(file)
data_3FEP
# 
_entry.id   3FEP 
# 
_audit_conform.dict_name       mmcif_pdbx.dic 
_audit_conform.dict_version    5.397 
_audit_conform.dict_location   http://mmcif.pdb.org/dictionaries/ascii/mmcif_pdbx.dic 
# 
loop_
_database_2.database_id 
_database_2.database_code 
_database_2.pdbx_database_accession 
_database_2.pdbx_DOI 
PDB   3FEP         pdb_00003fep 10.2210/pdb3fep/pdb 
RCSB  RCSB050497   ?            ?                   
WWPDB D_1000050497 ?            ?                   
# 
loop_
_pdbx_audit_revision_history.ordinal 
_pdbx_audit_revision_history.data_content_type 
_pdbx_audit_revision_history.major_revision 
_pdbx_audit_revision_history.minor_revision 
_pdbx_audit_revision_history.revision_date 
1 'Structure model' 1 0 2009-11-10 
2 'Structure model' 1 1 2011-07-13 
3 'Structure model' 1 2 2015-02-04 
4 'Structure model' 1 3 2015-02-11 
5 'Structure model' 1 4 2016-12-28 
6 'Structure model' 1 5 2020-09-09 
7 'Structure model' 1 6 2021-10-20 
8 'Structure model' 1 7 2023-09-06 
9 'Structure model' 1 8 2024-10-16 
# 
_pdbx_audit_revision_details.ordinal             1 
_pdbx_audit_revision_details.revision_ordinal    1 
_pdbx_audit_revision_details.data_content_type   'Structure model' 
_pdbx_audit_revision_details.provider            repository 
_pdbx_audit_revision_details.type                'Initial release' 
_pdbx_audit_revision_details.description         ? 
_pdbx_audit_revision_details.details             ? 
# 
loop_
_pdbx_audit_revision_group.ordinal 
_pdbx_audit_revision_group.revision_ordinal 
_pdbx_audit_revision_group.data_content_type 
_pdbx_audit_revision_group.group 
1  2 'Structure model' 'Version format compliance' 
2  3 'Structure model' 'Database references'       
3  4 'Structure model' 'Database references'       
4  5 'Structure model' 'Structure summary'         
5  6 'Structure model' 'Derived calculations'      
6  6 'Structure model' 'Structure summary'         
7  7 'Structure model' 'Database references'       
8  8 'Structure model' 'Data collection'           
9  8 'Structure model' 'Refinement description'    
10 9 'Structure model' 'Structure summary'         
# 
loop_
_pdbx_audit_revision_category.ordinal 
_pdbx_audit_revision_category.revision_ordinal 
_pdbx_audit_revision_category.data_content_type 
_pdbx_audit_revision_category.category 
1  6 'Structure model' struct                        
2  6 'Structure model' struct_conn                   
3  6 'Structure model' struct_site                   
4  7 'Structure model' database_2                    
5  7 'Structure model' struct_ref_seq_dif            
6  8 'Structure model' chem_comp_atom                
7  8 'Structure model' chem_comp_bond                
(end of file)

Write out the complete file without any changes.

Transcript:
data_3FEP
# 
_entry.id   3FEP 
# 
_audit_conform.dict_name       mmcif_pdbx.dic 
_audit_conform.dict_version    5.397 
_audit_conform.dict_location   http://mmcif.pdb.org/dictionaries/ascii/mmcif_pdbx.dic 
# 
loop_
_database_2.database_id 
_database_2.database_code 
_database_2.pdbx_database_accession 
_database_2.pdbx_DOI 
PDB   3FEP         pdb_00003fep 10.2210/pdb3fep/pdb 
RCSB  RCSB050497   ?            ?                   
WWPDB D_1000050497 ?            ?                   
# 
loop_
_pdbx_audit_revision_history.ordinal 
_pdbx_audit_revision_history.data_content_type 
_pdbx_audit_revision_history.major_revision 
_pdbx_audit_revision_history.minor_revision 
_pdbx_audit_revision_history.revision_date 
1 'Structure model' 1 0 2009-11-10 
2 'Structure model' 1 1 2011-07-13 
3 'Structure model' 1 2 2015-02-04 
4 'Structure model' 1 3 2015-02-11 
5 'Structure model' 1 4 2016-12-28 
6 'Structure model' 1 5 2020-09-09 
7 'Structure model' 1 6 2021-10-20 
8 'Structure model' 1 7 2023-09-06 
9 'Structure model' 1 8 2024-10-16 
# 
_pdbx_audit_revision_details.ordinal             1 
_pdbx_audit_revision_details.revision_ordinal    1 
_pdbx_audit_revision_details.data_content_type   'Structure model' 
_pdbx_audit_revision_details.provider            repository 
_pdbx_audit_revision_details.type                'Initial release' 
_pdbx_audit_revision_details.description         ? 
_pdbx_audit_revision_details.details             ? 
# 
loop_
_pdbx_audit_revision_group.ordinal 
_pdbx_audit_revision_group.revision_ordinal 
_pdbx_audit_revision_group.data_content_type 
_pdbx_audit_revision_group.group 
1  2 'Structure model' 'Version format compliance' 
2  3 'Structure model' 'Database references'       
3  4 'Structure model' 'Database references'       
4  5 'Structure model' 'Structure summary'         
5  6 'Structure model' 'Derived calculations'      
6  6 'Structure model' 'Structure summary'         
7  7 'Structure model' 'Database references'       
8  8 'Structure model' 'Data collection'           
9  8 'Structure model' 'Refinement description'    
10 9 'Structure model' 'Structure summary'         
# 
loop_
_pdbx_audit_revision_category.ordinal 
_pdbx_audit_revision_category.revision_ordinal 
_pdbx_audit_revision_category.data_content_type 
_pdbx_audit_revision_category.category 
1  6 'Structure model' struct                        
2  6 'Structure model' struct_conn                   
3  6 'Structure model' struct_site                   
4  7 'Structure model' database_2                    
5  7 'Structure model' struct_ref_seq_dif            
6  8 'Structure model' chem_comp_atom                
7  8 'Structure model' chem_comp_bond                